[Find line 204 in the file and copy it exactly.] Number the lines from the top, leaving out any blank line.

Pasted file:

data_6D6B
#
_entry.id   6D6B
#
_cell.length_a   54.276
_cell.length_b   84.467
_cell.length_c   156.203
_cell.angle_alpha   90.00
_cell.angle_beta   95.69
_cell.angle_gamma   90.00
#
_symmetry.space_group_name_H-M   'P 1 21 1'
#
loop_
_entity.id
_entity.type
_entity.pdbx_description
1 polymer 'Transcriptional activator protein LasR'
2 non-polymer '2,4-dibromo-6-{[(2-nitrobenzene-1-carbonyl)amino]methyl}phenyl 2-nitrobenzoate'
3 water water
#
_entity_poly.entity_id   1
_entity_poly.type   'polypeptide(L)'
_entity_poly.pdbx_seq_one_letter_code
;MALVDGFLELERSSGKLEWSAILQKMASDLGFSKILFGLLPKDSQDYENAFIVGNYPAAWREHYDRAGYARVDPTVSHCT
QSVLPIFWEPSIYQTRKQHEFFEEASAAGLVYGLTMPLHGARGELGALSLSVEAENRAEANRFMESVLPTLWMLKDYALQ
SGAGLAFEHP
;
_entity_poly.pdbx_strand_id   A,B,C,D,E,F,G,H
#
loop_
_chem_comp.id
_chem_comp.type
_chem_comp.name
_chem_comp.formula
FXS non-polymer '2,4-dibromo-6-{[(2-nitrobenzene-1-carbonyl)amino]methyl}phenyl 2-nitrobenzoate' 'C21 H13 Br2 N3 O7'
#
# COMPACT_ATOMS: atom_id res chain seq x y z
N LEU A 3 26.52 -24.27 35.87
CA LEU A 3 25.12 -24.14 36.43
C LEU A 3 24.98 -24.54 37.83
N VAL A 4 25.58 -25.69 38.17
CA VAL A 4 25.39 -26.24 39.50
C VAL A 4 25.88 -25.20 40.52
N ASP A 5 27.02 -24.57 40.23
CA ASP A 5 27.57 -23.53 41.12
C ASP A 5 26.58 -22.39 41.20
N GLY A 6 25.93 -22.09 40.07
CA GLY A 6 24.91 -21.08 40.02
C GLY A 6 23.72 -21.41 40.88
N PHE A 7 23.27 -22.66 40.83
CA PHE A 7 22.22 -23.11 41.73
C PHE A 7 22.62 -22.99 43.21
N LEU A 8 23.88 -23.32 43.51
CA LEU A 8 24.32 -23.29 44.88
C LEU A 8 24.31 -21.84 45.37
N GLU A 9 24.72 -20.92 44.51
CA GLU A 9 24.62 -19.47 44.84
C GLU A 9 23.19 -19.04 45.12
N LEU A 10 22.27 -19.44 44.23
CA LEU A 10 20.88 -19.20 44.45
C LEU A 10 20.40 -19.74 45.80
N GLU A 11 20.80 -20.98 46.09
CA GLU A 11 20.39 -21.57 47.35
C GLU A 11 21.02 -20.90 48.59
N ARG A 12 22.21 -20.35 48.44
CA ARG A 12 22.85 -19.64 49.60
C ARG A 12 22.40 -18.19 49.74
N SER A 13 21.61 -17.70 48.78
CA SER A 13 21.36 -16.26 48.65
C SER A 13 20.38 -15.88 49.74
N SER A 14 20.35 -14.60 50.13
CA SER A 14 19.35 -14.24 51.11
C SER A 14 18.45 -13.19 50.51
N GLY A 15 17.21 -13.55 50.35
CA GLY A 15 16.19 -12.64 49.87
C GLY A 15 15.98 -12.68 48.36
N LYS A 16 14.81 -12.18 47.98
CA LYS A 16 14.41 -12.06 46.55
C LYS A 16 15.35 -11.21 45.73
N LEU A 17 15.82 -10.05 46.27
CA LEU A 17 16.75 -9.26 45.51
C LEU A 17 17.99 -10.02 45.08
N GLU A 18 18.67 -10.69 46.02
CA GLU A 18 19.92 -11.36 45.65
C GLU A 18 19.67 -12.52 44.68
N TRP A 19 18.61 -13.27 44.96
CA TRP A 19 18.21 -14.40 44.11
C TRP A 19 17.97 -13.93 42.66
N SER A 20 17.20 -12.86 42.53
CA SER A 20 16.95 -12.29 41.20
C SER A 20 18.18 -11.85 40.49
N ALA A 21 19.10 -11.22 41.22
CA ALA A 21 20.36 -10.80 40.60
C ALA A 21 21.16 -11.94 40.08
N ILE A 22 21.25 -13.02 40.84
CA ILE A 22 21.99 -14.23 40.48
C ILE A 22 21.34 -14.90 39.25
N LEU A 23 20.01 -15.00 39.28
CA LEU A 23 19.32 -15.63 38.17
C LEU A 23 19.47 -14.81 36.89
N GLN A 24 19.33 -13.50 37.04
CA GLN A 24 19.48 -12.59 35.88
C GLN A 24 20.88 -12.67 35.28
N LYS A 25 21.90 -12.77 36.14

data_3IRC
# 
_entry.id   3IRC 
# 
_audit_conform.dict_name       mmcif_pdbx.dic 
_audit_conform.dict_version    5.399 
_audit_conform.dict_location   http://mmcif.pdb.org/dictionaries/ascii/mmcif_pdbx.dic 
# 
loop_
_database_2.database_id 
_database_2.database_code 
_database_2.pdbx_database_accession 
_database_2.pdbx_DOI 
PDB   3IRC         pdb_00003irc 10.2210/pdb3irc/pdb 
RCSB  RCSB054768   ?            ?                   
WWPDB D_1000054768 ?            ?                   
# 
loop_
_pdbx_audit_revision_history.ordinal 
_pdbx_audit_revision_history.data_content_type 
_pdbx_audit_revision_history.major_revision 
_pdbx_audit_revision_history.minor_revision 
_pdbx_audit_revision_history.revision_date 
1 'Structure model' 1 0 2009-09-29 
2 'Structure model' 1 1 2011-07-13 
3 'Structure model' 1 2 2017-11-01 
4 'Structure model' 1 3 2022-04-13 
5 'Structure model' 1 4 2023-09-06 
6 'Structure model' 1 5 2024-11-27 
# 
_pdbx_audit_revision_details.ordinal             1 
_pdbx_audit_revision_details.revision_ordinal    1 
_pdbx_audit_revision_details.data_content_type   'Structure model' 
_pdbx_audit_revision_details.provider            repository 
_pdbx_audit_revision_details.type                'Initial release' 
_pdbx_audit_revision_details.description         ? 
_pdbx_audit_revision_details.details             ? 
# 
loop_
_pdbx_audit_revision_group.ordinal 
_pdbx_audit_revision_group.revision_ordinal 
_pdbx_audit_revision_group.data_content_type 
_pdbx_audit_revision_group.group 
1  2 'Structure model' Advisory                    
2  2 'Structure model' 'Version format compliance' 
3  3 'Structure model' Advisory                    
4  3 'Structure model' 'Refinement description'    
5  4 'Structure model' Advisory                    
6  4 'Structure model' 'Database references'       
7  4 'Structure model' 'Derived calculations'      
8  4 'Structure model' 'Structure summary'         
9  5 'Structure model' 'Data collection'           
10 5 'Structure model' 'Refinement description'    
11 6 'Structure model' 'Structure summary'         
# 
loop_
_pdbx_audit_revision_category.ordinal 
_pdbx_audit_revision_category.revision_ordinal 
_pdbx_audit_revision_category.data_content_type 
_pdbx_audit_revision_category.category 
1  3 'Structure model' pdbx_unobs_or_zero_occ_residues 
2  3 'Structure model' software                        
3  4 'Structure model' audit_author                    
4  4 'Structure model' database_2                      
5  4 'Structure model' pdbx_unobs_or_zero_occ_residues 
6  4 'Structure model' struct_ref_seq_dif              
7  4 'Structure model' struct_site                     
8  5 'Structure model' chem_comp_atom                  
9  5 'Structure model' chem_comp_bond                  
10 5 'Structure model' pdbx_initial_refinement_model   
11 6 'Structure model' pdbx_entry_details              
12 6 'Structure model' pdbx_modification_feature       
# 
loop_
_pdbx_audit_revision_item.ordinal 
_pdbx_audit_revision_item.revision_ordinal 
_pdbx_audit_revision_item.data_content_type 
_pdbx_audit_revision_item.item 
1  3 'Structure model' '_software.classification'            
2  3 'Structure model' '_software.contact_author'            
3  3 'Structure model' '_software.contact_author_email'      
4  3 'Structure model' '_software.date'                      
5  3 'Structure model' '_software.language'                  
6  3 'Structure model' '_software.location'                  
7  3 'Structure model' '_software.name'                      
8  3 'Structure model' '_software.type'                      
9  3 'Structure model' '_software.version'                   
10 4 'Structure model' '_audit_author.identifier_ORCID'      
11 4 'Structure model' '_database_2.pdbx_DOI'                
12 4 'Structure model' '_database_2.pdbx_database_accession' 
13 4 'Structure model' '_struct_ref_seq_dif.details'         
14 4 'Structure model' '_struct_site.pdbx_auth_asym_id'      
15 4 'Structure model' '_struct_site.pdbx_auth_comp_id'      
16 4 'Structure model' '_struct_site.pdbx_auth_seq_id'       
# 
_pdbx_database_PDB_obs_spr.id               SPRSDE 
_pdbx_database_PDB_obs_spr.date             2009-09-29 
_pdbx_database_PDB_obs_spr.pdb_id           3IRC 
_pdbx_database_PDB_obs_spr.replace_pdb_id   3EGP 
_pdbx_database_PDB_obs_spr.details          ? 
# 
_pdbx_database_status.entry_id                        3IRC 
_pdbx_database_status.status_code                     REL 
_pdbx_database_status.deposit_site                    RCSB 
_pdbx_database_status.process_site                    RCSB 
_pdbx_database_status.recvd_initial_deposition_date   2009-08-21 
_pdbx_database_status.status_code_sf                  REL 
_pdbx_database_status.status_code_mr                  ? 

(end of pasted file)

_pdbx_database_PDB_obs_spr.replace_pdb_id   3EGP 